Out of fuel and out of cash, Sri Lanka keeps schools closed

COLOMBO, Sri Lanka –

Cash-strapped Sri Lanka extended school closures for a week on Sunday because there is not enough fuel for teachers and parents to get children into classrooms, with the energy minister calling on expats of the country to send money home through the banks to finance new oil purchases. .

A huge external debt has left the Indian Ocean island with none of the suppliers willing to sell fuel on credit. Available stocks, enough only for several days, will be provided for essential services, including health and port workers, public transport and food distribution, officials said.

“Finding money is a challenge. It’s a big challenge,” Power and Energy Minister Kanchana Wijesekera told reporters.

He said the government has ordered new fuel stocks and the first ship with 40,000 metric tons of diesel is expected to arrive on Friday, while the first ship with gasoline will arrive on July 22.

Several other fuel shipments are on the way. But he said authorities are struggling to find $587 million to pay for the fuel. Wijesekera said Sri Lanka owed some $800 million to seven fuel suppliers.

Last month, schools across the country closed for a day due to fuel shortages and have been closed for the past two weeks in urban areas. Schools will remain closed through Friday.

Authorities also announced power cuts across the country of up to three hours a day starting Monday because they are unable to supply enough fuel to power generating stations. Sweeping power cuts have plagued Sri Lanka’s economy for months, along with severe shortages of basic goods including cooking gas, medicine and imported food.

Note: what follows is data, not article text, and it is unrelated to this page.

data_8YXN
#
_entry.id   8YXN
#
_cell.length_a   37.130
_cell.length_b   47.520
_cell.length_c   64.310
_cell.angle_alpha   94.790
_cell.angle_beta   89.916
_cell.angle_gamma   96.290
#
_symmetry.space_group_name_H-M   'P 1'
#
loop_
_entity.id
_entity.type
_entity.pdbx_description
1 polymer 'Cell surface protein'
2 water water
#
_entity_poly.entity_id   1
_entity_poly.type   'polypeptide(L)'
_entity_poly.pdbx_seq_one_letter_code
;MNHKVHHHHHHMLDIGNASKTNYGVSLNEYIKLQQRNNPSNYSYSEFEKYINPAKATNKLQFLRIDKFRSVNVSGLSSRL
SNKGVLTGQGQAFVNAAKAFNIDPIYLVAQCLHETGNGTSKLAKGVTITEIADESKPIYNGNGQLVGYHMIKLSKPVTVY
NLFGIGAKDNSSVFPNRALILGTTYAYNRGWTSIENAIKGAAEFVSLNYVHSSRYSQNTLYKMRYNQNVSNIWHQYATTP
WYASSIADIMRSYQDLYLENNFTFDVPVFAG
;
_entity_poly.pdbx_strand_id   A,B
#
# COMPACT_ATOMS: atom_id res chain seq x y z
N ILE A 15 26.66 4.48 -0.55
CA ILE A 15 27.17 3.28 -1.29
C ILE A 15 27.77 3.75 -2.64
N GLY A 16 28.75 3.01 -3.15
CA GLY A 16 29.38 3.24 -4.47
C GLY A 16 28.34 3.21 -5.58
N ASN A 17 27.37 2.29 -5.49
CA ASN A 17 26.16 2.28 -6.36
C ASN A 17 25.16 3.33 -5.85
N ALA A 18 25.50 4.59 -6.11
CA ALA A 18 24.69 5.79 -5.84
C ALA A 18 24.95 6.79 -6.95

Wijesekera said the main problem is the lack of dollars and appealed to some two million Sri Lankans working abroad to send their foreign exchange earnings home through banks instead of informal channels.

He said workers’ remittances, typically $600 million a month, had dropped to $318 million in June.

According to the Central Bank, remittances, the country’s main source of foreign exchange, fell from $2.8 billion in the first six months of 2021 to $1.3 billion in the same period this year, down 53%.

The drop came after the government ordered mandatory foreign currency conversion last year. He said black market premiums have led people to hoard hard currency.

Sri Lanka has been getting most of its fuel needs from neighboring India, which has provided a line of credit. The government said it was also negotiating with suppliers in Russia and Malaysia.

Sri Lanka has defaulted on around $7 billion in foreign loans due this year out of $25 billion due by 2026. The country’s total foreign debt is $51 billion.

The economic crisis has triggered a political crisis with widespread anti-government protests across the country. Protesters blocked major roads demanding gasoline and fuel, and TV stations showed people in some areas fighting over limited supplies.

In the capital Colombo, protesters have been occupying the entrance to the president’s office for more than two months demanding the resignation of President Gotabaya Rajapaksa. They accuse him and his powerful family, which included several brothers who held high government positions, of plunging the country into crisis through corruption and misrule.

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